It’s sickening that there are indeed many people in academia that think a housewife is devoid of all radicalism, is apolitical and a thoroughly static figure, crafted to eternally please. In fact, there is a long running slur joke against housewives in our culture. These housewives — who apparently choose to be ‘ignorant’ and ‘housewife-y’ are called as ‘Maniben’ (s). Politely translated, it stands for a bumbling, simple idiot who is more dedicated to material things in life (women need to SHOP more than they need to breathe!) rather than engaging in any form of activity that will require them to think of anything beyond what to cook for dinner. This ‘maniben’ is typically boxed as a “proud, privileged woman who wants nothing more than to just show off her money and ignorance”. There are many jokes about her putting on an ‘English’ accent while speaking incorrectly or perhaps she crumbles into pieces if she misses her daily soaps. Speaking of which, many Indian soaps use this ‘maniben’ as a character who provides comic relief. Of course watching a silly, ignorant woman fumble is funny. But I digress.

What really rankles this LadyBrain is how this ‘ignoramus housewife’ is a societal construct more than it is ‘natural’ as it is assumed to be. Let’s say if I wasn’t allowed to study, was told from the moment I could understand things that whatever I would do, I wouldn’t match up to a Dude, that my education was unnecessary, that I would find inherent joy in being a wife and a mother; I’d be one of those housewives too. In fact, what is wrong with that? Who can dictate that housewives are devoid of independent thought, of liberal thinking, of lacking any sort of intelligence, JUST BECAUSE YOU NEVER LET THEM BE ANYTHING ELSE! I’m not implying that being a housewife is a choice in India. It surely isn’t in more than 60% of the houses I know of. The point is, if a man stayed home, raised his children and perhaps accomplished the UnThinkable (gasp!) even cooked food, no one calls him effeminate. Instead every one will coo “Awww” and secretly hope that one day, even their husbands will fetch their own cups of tea. On one hand, the DudeCouncil raises an army of SubservientLadies every year — so that all the DudelyDudes get their quota of supposedly spineless servants wives — and on the other hand they berate “housewives” for being just that. Talk about re-channeling Marie Antoinette!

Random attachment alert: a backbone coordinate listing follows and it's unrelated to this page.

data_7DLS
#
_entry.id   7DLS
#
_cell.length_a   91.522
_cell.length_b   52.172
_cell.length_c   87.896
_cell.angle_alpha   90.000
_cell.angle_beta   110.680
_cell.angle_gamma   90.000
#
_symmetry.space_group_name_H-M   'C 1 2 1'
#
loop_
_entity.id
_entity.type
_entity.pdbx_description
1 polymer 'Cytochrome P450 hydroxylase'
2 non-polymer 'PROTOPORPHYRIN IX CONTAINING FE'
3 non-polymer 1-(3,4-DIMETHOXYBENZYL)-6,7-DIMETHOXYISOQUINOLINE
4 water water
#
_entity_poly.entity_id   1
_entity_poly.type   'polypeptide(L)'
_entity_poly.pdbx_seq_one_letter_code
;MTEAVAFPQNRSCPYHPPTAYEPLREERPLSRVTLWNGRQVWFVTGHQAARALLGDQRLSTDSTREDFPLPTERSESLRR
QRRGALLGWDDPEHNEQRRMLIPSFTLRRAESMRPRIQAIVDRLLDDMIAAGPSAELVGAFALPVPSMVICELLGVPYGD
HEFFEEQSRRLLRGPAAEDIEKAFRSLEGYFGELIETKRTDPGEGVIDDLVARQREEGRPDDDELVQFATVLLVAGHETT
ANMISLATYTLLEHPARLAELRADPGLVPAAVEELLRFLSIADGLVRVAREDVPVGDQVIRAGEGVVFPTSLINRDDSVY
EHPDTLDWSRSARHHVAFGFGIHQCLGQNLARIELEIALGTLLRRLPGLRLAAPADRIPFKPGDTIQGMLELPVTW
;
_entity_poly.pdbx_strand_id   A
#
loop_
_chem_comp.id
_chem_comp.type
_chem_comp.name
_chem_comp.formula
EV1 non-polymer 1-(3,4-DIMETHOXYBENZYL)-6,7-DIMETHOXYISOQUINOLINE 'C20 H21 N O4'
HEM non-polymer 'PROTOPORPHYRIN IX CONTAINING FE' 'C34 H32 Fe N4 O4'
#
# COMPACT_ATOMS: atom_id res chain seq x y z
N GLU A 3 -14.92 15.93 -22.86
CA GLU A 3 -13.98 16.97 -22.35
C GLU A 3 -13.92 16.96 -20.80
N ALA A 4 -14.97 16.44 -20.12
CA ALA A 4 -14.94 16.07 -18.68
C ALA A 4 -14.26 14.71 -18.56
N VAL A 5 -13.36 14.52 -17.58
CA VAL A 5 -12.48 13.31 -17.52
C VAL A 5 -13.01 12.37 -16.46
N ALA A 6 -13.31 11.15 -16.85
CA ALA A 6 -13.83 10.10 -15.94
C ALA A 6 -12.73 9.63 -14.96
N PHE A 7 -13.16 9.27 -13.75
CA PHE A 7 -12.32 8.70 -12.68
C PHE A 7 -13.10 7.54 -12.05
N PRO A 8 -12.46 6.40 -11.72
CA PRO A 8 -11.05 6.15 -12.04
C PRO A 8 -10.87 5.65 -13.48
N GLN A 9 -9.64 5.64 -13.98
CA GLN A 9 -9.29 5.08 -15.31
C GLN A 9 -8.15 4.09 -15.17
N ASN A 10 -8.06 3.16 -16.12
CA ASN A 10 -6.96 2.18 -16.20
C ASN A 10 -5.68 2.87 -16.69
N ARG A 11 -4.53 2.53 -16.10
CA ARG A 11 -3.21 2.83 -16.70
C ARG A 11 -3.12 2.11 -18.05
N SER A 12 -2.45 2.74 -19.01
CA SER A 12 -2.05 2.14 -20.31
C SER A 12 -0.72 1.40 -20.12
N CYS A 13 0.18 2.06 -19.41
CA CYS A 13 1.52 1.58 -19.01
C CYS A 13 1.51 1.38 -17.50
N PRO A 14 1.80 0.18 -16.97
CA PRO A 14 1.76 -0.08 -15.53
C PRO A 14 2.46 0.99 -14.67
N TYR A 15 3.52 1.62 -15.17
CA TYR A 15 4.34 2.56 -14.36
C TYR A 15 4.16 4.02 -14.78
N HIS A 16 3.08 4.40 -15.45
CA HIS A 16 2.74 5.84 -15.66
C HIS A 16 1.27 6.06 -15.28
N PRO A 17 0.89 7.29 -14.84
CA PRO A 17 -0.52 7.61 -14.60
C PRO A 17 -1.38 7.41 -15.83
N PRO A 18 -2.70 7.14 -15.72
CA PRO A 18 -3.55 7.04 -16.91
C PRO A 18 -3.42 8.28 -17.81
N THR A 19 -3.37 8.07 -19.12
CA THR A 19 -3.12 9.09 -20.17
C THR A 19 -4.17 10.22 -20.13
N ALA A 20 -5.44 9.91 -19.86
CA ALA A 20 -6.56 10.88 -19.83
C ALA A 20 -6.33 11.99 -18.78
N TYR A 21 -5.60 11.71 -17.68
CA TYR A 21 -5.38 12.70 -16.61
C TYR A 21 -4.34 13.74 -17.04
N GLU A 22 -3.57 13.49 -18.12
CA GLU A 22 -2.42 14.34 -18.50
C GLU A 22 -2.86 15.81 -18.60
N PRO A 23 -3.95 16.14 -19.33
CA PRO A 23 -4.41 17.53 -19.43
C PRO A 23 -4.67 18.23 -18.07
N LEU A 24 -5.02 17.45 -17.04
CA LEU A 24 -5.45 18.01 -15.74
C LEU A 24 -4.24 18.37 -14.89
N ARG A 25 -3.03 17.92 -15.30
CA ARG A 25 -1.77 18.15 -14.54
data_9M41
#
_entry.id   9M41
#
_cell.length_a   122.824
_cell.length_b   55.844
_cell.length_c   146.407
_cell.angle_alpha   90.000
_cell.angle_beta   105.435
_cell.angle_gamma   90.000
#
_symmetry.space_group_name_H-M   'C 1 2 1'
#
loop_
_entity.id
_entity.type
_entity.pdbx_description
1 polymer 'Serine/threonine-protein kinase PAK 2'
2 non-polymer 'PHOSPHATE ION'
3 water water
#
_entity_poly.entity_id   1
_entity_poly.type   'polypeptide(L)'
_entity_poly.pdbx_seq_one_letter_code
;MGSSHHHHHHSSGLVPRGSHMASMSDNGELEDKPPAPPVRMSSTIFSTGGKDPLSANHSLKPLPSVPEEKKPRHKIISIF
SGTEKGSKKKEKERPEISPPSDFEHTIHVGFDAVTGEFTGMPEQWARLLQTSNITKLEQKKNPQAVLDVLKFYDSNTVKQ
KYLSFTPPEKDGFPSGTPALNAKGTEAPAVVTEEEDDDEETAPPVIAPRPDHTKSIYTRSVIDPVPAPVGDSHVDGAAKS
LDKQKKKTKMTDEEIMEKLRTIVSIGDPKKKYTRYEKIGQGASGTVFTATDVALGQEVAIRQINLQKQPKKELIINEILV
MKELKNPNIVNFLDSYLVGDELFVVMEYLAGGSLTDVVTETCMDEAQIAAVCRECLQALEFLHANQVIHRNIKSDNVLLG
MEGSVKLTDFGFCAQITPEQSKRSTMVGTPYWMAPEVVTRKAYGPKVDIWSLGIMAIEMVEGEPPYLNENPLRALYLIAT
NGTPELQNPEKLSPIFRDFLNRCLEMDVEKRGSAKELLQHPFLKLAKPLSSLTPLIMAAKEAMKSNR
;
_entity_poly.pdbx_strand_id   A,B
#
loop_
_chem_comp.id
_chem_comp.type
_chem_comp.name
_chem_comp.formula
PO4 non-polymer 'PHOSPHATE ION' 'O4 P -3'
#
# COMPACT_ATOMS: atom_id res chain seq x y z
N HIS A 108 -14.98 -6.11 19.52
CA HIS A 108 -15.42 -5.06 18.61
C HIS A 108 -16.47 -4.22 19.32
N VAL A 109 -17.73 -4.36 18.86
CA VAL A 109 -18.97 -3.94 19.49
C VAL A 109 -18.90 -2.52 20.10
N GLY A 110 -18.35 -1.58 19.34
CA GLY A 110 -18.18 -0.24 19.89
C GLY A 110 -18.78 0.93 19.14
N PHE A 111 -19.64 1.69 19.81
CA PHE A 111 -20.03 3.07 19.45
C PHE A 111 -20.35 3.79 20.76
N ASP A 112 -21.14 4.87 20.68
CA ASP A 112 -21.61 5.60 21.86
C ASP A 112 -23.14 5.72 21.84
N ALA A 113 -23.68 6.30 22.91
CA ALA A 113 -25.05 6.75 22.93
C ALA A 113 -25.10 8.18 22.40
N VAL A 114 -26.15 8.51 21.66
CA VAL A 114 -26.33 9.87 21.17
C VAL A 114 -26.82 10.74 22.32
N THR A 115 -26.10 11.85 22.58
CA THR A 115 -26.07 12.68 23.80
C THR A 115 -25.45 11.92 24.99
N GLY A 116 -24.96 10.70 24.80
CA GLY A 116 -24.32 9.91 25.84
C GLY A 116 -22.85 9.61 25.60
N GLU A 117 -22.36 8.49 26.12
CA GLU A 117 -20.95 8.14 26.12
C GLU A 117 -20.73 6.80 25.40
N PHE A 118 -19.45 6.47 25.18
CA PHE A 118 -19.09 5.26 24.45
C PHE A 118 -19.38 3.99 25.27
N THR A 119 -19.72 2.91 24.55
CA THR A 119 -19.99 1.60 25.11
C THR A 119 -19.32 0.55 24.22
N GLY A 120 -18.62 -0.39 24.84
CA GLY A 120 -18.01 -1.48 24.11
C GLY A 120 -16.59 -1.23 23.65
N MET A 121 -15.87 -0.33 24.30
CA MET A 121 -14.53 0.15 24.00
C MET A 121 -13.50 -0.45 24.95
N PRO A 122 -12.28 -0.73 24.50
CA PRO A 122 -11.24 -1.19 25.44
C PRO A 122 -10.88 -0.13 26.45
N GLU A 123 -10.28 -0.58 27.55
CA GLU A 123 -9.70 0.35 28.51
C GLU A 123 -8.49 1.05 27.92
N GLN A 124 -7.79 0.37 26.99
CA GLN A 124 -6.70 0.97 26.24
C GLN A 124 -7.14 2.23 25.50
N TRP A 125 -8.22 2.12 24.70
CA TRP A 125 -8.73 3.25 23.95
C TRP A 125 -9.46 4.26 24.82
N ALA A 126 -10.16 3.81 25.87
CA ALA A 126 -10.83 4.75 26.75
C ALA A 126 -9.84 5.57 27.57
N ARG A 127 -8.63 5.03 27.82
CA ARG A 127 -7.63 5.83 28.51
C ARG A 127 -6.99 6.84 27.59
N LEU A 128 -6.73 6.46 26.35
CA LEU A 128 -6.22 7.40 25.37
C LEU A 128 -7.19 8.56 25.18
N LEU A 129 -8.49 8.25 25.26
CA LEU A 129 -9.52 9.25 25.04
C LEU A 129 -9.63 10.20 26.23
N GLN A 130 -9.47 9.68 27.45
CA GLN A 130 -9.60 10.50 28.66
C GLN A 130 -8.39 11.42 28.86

And when a ‘LiberatedWoman’ (Indian code for educated) chooses to remain home, the ‘EnlightenedOnes’ frown at her for not using her intelligence. Suddenly, all that she is and represents is the degrees hanging on the proverbial wall, devoid of the independent choice to do whatever she wants to do with her life. She is to be pitied, to be concerned for. “Poor thing, wasting her life away at home” or “Sometimes even education cannot break the mind’s iron walls of stupidity“, such words one hears before someone swiftly changes the conversation. A feminist — the freaking god to zie’s mind — can’t possibly waste zie’s time speaking about such a deplorable object, someone who will never see the light. Also, when the serious task of ‘spreading the seed of knowledge’ rests on us Radical beings, We the Great Freaking Feminists, we won’t stop to ponder that just maybe, her staying at home is a CHOICE, that she decided for herself and she is quite happy. Or the fact that she is sending out sensitive, smart, ‘liberated’ children out in the world completely passes us by. Just like Ayn Rand and common sense.

Can you blame me for wanting to escape into a bubble when I hear this? If anyone asks for me, I’ll be at the deep end of the pool, comfortable in a language where these slurs don’t exist.